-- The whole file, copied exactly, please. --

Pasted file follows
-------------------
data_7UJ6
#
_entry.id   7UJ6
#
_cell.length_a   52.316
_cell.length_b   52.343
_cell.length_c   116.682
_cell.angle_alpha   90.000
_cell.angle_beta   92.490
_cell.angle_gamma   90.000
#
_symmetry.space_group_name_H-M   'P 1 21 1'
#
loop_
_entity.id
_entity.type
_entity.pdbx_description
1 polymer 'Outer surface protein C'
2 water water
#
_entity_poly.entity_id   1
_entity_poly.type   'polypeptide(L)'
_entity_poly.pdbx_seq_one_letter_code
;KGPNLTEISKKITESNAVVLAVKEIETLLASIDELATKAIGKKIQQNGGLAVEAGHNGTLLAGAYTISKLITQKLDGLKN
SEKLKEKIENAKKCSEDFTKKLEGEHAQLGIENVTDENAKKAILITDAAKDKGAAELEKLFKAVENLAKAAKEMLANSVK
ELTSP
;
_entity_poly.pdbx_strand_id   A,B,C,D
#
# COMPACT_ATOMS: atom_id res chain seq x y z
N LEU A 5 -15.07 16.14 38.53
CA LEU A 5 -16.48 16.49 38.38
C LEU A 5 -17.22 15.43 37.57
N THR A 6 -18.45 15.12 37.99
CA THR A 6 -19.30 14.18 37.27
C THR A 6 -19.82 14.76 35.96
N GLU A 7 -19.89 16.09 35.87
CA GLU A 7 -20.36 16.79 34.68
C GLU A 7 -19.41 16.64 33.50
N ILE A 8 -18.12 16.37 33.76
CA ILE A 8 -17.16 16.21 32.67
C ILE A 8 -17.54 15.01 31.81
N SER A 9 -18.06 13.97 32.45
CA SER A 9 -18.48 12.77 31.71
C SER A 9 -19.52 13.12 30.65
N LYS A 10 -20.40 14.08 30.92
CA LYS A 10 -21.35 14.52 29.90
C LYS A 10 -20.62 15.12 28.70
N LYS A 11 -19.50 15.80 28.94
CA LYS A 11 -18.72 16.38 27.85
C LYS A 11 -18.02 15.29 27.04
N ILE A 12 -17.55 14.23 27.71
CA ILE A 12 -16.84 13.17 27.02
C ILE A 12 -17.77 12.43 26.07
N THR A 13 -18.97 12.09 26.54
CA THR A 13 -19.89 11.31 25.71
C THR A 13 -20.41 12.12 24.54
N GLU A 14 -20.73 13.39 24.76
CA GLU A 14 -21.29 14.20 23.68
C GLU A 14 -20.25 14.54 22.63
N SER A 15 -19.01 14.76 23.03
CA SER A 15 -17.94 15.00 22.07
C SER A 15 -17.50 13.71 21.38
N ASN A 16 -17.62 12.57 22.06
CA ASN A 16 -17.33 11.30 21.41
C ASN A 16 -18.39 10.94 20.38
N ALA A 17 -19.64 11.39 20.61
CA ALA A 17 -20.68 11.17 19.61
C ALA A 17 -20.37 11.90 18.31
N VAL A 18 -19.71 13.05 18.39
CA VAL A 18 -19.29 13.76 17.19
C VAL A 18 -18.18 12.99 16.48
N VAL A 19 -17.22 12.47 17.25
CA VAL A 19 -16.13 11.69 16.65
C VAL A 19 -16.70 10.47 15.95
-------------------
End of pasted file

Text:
data_7UJ6
#
_entry.id   7UJ6
#
_cell.length_a   52.316
_cell.length_b   52.343
_cell.length_c   116.682
_cell.angle_alpha   90.000
_cell.angle_beta   92.490
_cell.angle_gamma   90.000
#
_symmetry.space_group_name_H-M   'P 1 21 1'
#
loop_
_entity.id
_entity.type
_entity.pdbx_description
1 polymer 'Outer surface protein C'
2 water water
#
_entity_poly.entity_id   1
_entity_poly.type   'polypeptide(L)'
_entity_poly.pdbx_seq_one_letter_code
;KGPNLTEISKKITESNAVVLAVKEIETLLASIDELATKAIGKKIQQNGGLAVEAGHNGTLLAGAYTISKLITQKLDGLKN
SEKLKEKIENAKKCSEDFTKKLEGEHAQLGIENVTDENAKKAILITDAAKDKGAAELEKLFKAVENLAKAAKEMLANSVK
ELTSP
;
_entity_poly.pdbx_strand_id   A,B,C,D
#
# COMPACT_ATOMS: atom_id res chain seq x y z
N LEU A 5 -15.07 16.14 38.53
CA LEU A 5 -16.48 16.49 38.38
C LEU A 5 -17.22 15.43 37.57
N THR A 6 -18.45 15.12 37.99
CA THR A 6 -19.30 14.18 37.27
C THR A 6 -19.82 14.76 35.96
N GLU A 7 -19.89 16.09 35.87
CA GLU A 7 -20.36 16.79 34.68
C GLU A 7 -19.41 16.64 33.50
N ILE A 8 -18.12 16.37 33.76
CA ILE A 8 -17.16 16.21 32.67
C ILE A 8 -17.54 15.01 31.81
N SER A 9 -18.06 13.97 32.45
CA SER A 9 -18.48 12.77 31.71
C SER A 9 -19.52 13.12 30.65
N LYS A 10 -20.40 14.08 30.92
CA LYS A 10 -21.35 14.52 29.90
C LYS A 10 -20.62 15.12 28.70
N LYS A 11 -19.50 15.80 28.94
CA LYS A 11 -18.72 16.38 27.85
C LYS A 11 -18.02 15.29 27.04
N ILE A 12 -17.55 14.23 27.71
CA ILE A 12 -16.84 13.17 27.02
C ILE A 12 -17.77 12.43 26.07
N THR A 13 -18.97 12.09 26.54
CA THR A 13 -19.89 11.31 25.71
C THR A 13 -20.41 12.12 24.54
N GLU A 14 -20.73 13.39 24.76
CA GLU A 14 -21.29 14.20 23.68
C GLU A 14 -20.25 14.54 22.63
N SER A 15 -19.01 14.76 23.03
CA SER A 15 -17.94 15.00 22.07
C SER A 15 -17.50 13.71 21.38
N ASN A 16 -17.62 12.57 22.06
CA ASN A 16 -17.33 11.30 21.41
C ASN A 16 -18.39 10.94 20.38
N ALA A 17 -19.64 11.39 20.61
CA ALA A 17 -20.68 11.17 19.61
C ALA A 17 -20.37 11.90 18.31
N VAL A 18 -19.71 13.05 18.39
CA VAL A 18 -19.29 13.76 17.19
C VAL A 18 -18.18 12.99 16.48
N VAL A 19 -17.22 12.47 17.25
CA VAL A 19 -16.13 11.69 16.65
C VAL A 19 -16.70 10.47 15.95